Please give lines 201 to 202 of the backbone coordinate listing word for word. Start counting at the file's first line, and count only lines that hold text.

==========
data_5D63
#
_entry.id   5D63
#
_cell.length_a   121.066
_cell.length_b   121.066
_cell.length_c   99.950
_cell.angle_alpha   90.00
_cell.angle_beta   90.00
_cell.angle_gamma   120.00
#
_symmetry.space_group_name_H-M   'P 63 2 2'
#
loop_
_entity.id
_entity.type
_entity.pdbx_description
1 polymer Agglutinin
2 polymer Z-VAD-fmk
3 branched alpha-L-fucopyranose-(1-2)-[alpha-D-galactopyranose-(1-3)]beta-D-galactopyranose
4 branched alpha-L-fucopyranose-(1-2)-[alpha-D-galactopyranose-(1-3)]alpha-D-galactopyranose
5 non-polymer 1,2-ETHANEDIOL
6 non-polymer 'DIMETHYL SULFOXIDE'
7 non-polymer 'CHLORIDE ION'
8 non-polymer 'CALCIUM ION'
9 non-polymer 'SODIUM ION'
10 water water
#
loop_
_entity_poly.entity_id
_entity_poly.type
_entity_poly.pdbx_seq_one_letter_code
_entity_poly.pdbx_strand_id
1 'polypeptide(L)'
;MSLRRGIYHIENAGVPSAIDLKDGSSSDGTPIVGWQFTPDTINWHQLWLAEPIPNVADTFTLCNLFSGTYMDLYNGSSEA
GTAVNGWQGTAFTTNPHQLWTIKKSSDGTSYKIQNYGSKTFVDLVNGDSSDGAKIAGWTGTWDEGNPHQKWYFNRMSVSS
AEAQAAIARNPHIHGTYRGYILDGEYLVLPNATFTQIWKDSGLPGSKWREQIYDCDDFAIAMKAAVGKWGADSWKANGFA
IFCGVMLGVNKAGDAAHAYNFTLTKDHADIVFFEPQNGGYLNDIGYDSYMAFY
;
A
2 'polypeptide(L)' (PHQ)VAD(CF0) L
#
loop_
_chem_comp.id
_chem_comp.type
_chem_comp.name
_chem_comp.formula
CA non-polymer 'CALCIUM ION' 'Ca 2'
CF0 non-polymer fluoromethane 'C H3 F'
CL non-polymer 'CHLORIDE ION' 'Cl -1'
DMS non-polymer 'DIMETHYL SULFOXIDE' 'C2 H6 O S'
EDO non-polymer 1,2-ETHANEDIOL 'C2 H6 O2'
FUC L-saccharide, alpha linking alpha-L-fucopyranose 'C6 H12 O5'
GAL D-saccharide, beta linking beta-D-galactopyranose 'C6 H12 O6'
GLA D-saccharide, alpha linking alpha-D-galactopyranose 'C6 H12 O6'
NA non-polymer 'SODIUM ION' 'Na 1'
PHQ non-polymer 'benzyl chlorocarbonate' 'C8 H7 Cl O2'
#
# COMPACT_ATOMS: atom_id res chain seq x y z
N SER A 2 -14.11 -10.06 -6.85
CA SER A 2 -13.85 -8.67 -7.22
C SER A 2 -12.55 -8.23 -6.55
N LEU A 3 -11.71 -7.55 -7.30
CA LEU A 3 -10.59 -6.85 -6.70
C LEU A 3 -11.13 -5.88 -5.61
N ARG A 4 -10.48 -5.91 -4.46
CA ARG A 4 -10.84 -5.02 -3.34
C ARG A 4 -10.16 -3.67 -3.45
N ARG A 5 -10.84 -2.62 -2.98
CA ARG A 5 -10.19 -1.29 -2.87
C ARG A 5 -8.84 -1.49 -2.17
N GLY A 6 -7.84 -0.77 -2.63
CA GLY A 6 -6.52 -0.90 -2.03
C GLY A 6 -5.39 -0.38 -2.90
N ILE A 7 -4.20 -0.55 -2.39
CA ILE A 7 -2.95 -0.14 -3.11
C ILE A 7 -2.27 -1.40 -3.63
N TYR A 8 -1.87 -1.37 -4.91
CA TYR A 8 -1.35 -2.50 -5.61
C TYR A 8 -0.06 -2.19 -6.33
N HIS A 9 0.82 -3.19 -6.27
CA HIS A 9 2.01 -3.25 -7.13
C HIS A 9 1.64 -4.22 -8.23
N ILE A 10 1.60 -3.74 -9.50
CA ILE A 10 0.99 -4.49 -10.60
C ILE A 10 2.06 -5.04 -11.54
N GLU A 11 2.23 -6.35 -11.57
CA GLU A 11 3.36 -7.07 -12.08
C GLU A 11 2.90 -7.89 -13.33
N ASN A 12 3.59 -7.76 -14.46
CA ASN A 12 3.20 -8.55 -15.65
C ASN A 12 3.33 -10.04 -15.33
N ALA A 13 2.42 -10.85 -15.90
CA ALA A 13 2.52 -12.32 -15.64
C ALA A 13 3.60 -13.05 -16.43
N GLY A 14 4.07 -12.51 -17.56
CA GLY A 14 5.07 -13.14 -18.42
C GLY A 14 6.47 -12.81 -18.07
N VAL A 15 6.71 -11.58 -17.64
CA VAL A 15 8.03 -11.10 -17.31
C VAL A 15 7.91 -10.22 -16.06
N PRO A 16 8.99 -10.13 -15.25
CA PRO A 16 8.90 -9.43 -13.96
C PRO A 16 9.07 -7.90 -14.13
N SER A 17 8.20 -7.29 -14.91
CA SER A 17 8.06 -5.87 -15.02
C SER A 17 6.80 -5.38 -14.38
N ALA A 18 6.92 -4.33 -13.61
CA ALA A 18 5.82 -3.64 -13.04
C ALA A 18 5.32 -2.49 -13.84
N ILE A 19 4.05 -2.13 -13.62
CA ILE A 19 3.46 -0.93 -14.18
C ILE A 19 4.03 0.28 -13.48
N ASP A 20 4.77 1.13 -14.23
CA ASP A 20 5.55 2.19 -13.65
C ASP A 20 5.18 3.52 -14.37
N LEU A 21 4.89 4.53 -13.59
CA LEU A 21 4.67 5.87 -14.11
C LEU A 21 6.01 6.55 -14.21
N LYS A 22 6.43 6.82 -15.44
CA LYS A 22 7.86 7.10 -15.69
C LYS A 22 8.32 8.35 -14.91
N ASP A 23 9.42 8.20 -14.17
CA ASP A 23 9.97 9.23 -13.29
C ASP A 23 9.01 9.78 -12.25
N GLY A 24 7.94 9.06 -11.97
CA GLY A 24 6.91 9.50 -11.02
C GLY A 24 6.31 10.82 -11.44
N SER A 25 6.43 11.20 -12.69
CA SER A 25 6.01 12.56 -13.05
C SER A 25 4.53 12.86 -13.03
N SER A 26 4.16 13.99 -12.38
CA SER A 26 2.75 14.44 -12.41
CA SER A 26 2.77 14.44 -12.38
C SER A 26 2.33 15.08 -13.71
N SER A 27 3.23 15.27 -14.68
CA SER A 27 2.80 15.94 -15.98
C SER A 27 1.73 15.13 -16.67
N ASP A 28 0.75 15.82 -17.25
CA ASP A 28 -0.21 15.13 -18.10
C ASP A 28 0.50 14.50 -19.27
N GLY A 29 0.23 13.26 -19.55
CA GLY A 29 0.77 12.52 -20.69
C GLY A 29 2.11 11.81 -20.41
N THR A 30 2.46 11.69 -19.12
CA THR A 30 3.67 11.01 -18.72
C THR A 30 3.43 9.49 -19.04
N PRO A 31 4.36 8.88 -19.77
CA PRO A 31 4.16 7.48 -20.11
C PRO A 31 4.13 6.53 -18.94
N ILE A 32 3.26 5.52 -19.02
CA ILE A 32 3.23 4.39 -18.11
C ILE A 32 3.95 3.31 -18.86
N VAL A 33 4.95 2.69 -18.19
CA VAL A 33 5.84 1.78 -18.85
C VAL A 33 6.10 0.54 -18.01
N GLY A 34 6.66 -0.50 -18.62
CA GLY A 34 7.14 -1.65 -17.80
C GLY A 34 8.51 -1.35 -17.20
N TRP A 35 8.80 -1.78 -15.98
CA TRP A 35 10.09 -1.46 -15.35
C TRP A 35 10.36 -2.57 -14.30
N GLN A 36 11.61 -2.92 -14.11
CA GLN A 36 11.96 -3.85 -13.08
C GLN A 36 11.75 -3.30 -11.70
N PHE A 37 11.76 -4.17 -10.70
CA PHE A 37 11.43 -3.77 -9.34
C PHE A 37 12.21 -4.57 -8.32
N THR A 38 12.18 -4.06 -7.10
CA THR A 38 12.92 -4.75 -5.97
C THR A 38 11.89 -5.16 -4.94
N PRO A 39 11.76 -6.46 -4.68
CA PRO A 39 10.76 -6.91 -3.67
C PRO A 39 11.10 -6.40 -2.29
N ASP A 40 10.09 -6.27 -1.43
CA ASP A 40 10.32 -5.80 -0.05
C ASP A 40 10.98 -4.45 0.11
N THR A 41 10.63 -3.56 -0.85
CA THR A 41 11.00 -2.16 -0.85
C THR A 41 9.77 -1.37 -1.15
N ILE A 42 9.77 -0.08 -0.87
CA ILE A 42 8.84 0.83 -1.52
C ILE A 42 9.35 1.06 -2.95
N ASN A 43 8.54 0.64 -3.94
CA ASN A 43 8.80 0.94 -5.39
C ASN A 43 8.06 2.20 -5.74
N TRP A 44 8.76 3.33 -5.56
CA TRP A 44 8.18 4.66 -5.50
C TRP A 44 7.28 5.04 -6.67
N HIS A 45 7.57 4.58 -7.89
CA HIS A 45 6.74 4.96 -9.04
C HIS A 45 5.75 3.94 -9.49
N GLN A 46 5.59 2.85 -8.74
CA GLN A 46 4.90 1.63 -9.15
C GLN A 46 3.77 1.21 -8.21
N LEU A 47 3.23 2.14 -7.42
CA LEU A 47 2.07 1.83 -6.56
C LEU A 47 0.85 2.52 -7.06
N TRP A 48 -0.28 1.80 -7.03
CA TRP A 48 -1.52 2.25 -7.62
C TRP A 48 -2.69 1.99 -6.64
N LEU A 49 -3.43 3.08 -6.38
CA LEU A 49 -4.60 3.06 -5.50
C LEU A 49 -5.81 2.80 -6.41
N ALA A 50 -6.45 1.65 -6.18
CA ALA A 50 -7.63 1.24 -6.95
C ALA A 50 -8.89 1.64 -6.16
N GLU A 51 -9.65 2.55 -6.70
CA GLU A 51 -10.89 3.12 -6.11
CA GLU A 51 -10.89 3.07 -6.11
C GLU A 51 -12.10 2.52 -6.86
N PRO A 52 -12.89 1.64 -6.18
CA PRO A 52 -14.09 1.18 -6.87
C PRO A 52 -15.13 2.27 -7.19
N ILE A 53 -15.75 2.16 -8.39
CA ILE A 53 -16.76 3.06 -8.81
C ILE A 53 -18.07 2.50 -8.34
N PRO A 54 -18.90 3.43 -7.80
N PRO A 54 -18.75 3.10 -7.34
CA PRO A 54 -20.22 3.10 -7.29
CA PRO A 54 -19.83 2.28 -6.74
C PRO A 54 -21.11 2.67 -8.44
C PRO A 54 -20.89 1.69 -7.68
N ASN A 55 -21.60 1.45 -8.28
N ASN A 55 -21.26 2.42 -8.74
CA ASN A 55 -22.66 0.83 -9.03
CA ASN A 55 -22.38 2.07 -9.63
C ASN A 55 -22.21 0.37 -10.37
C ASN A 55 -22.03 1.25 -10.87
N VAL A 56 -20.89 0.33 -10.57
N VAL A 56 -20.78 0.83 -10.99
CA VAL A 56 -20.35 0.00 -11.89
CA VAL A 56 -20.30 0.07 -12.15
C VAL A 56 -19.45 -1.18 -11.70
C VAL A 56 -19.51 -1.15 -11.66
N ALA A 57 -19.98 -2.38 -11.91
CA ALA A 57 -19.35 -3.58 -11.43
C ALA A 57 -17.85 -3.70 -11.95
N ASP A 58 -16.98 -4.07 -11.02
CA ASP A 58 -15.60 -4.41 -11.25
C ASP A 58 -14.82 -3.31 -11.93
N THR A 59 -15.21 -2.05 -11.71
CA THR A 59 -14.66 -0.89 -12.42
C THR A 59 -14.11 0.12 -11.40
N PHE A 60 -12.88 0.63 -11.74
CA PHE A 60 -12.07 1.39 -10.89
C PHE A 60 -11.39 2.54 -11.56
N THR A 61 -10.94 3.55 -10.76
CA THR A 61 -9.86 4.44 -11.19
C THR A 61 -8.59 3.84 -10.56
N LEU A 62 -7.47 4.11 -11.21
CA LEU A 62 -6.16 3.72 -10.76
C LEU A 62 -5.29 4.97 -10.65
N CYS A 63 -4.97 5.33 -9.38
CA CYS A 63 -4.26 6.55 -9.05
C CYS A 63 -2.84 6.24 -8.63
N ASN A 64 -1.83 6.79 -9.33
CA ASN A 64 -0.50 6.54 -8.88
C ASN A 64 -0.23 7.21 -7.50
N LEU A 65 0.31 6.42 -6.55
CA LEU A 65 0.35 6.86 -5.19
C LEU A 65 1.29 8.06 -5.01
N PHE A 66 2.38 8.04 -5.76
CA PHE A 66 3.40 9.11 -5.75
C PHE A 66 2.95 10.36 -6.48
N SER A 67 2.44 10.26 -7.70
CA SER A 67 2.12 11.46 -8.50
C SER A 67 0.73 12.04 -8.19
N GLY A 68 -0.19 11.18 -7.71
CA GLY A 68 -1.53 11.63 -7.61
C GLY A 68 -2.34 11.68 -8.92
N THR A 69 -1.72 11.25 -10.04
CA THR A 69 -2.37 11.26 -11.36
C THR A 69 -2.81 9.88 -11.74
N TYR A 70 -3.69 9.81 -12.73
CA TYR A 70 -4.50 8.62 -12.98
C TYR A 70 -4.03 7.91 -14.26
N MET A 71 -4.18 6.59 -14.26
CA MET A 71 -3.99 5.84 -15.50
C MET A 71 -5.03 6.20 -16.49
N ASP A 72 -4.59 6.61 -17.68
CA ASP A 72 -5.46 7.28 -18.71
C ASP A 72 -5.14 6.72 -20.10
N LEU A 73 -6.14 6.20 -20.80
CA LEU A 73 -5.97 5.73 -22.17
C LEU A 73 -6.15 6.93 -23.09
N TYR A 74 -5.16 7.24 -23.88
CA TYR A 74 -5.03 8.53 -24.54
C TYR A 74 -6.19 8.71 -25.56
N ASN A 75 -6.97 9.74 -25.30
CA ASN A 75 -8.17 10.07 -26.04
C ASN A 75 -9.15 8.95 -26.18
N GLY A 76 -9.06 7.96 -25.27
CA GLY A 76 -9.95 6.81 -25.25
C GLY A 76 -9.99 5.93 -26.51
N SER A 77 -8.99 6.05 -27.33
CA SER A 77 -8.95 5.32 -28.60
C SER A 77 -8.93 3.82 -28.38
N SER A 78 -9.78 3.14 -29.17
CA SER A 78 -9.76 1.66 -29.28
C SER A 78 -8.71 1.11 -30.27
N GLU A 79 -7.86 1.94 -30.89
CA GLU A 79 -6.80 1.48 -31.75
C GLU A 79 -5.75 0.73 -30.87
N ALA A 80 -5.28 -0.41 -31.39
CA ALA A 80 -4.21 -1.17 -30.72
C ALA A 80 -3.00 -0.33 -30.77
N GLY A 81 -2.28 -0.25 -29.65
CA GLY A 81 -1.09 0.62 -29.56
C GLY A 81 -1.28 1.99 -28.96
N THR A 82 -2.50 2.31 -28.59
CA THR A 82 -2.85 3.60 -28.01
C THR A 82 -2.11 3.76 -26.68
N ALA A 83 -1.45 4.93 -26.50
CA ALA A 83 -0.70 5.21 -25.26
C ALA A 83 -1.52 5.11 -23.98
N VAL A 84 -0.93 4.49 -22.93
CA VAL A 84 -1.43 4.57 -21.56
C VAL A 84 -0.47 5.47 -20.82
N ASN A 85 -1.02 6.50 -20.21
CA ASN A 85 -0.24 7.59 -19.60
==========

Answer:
C TRP A 48 -2.69 1.99 -6.64
N LEU A 49 -3.43 3.08 -6.38